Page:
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Tab's Official Mea Culpa To Chicago's Derrek Lee

Tab BamfordSenior Writer ISeptember 24, 2009

I like to talk and write about baseball. I love it.

That passion is what helped me become a Featured Columnist covering the Chicago Cubs for Bleacher Report. I just adore the game and the Cubs.

One of the perks of saying and writing a lot is that there are times when I can admit to being right and gloat about correctly predicting some things. My cap is tipped to you, Milton Bradley, for making my stating the obvious (he's a trainwreck and wouldn't last more than a year in Chicago) look like genius.

There is, however, the other side of the coin. Sometimes people make predictions, accusations, and comments that turn out to be off base.

As the 2009 season began, I made a few comments that have been proved to be wrong about Cubs first baseman Derrek Lee.

This is my formal "I was wrong" with regard to Lee.

Man was I ever wrong!

I've admitted I was wrong in the past; I regularly threw Bears GM Jerry Angelo under the bus until he traded for Jay Cutler. I admitted I was wrong then, and I'm admitting I was wrong about Lee as well.

As far back as last October, I questioned Lee's declining skills and pondered trade options. During Spring Training, I posed a few trade options for the Cubs in an effort to get what I believed was good value in exchange for their first baseman this year. Early in the season, I asked if Lee was washed up.

I was wrong.

As we look toward the last week of the regular season, a case could be made that no player in baseball has truly been more valuable to his team than Lee been for the Cubs.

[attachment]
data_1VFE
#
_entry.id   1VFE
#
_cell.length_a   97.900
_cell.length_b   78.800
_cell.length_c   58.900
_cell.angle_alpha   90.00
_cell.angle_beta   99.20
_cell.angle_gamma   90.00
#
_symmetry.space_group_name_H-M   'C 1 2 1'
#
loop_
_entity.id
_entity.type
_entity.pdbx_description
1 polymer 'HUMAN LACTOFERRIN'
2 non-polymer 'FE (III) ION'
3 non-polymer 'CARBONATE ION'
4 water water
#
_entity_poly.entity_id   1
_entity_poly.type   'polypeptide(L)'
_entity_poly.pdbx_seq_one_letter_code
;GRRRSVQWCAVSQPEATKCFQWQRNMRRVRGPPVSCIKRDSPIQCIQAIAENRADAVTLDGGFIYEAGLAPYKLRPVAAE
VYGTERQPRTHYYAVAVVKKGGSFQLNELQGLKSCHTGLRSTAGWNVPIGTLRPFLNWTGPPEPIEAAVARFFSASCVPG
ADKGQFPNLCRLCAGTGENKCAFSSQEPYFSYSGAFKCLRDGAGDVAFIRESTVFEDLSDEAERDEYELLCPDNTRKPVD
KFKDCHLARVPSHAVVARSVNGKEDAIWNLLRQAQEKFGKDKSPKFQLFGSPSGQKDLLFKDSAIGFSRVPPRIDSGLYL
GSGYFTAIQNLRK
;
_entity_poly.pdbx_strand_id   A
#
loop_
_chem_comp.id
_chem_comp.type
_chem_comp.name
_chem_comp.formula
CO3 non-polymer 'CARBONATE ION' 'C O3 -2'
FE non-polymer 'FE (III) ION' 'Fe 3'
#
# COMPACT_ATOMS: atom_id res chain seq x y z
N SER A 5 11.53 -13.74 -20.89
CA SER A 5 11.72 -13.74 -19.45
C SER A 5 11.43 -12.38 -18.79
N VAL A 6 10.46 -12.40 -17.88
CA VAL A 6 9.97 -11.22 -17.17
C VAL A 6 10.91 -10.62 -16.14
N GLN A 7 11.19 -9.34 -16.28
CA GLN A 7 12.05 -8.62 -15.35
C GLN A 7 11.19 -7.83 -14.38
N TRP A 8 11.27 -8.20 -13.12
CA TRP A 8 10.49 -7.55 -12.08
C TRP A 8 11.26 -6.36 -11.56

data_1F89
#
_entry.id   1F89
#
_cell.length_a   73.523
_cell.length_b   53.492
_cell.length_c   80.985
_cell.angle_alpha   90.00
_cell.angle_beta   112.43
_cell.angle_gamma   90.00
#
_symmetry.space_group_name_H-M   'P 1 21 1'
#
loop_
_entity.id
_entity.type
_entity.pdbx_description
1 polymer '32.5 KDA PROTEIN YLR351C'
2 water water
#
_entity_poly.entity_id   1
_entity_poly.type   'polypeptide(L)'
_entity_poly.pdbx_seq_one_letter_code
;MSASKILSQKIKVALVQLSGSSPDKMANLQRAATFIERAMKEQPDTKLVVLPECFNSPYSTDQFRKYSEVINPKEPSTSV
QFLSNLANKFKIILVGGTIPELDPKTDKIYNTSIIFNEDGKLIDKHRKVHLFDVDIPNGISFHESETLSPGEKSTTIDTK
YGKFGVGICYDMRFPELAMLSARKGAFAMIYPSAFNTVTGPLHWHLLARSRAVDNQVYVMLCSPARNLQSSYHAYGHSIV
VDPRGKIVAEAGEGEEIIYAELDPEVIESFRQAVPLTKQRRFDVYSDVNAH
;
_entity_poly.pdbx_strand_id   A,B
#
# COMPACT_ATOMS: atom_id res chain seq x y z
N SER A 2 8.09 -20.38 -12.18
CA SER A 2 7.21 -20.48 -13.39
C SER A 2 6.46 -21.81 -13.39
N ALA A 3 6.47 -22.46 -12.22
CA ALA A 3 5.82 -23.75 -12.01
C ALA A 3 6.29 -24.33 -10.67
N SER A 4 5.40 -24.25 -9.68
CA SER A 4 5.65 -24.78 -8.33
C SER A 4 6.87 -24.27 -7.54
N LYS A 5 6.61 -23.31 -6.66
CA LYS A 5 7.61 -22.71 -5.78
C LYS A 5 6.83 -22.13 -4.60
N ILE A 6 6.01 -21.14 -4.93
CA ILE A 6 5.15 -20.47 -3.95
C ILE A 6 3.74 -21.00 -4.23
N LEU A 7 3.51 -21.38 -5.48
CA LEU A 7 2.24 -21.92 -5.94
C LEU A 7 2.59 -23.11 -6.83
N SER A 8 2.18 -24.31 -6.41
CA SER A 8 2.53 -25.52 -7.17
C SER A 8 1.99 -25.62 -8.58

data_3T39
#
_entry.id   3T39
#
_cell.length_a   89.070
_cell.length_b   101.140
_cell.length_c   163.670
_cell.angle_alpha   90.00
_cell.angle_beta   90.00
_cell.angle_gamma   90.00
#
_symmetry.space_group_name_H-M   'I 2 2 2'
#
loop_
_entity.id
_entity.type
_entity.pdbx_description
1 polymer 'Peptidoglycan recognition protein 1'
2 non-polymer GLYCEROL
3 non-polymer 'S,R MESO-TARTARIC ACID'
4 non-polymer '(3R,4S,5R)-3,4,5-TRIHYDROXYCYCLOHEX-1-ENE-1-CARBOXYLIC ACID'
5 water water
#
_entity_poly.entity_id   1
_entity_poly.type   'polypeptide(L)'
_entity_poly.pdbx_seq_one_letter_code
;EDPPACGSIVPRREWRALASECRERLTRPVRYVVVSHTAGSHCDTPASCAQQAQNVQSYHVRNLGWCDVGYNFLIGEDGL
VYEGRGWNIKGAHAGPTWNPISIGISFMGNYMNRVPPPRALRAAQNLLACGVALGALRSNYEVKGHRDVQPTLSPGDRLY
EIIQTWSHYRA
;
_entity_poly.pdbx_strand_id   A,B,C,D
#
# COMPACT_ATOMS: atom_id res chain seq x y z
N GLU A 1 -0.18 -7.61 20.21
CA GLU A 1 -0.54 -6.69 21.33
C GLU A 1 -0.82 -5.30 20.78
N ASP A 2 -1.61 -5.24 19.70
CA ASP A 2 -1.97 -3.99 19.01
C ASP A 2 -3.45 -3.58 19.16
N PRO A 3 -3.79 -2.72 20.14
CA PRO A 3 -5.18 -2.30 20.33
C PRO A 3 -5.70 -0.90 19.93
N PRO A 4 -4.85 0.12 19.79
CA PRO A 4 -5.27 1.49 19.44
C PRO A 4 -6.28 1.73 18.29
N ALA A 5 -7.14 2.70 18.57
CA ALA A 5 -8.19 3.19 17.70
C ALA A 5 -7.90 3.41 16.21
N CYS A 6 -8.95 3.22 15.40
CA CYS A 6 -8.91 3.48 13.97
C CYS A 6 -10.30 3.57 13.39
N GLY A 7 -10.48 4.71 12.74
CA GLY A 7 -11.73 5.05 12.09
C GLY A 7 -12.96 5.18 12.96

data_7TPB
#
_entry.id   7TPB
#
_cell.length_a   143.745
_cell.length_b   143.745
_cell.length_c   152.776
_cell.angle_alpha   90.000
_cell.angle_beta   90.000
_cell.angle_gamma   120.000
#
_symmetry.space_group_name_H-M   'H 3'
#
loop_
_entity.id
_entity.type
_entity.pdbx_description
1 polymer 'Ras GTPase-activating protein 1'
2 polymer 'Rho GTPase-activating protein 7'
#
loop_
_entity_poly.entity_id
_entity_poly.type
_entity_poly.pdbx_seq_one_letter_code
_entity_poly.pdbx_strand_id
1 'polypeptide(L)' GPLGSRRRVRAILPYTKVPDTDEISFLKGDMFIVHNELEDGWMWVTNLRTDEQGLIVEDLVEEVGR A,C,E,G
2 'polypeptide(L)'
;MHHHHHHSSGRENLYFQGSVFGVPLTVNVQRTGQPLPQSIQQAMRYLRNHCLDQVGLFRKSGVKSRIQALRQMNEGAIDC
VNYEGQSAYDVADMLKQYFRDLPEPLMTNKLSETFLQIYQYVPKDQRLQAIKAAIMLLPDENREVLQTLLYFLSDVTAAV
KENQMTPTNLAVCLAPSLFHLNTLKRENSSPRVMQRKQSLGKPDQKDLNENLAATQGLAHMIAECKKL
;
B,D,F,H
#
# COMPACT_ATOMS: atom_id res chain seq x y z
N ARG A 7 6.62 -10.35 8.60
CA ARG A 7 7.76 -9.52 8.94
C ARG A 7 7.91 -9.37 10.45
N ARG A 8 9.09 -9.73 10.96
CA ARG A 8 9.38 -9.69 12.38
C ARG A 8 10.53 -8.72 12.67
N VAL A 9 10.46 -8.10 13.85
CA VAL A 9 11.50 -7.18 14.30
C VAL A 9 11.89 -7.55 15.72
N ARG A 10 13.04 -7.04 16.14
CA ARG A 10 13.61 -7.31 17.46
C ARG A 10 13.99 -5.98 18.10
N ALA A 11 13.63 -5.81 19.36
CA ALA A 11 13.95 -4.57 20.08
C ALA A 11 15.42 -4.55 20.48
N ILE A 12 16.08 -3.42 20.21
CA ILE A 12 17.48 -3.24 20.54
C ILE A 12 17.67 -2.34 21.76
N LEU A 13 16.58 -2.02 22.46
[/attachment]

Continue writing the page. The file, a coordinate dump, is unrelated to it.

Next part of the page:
Surrounded by injuries and idiots, Lee has quietly posted numbers that rank among the best of his career. He's batting .308 with a .396 on-base percentage, having hit 35 home runs and knocked in 109 runs. His OPS is an astonishing .980, the second-best of his career.

Let's put Lee's numbers into their proper context.

Bradley was a gross disappointment this year, as he was brought in to provide a left-handed bat in the middle of the order. He only drove in 40 runs this season.

The Cubs also had to deal with the offensive disappearing acts of Alfonso Soriano and last year's National League Rookie of the Year, Geovany Soto. They also missed middle-of-the-lineup mainstay Aramis Ramirez for 50 games in the middle of the season.

On paper, it's hard to imagine where the 109 runners came from for Lee to drive in.

And yet there he is, ranking in the top-five among National League first basemen in average, home runs and runs batted in. The man I called "washed up" and "past his prime" in October, December, and March has proved me wrong.

Consider this my formal apology to Lee. You've still got game, and proved it this year.

Well done.

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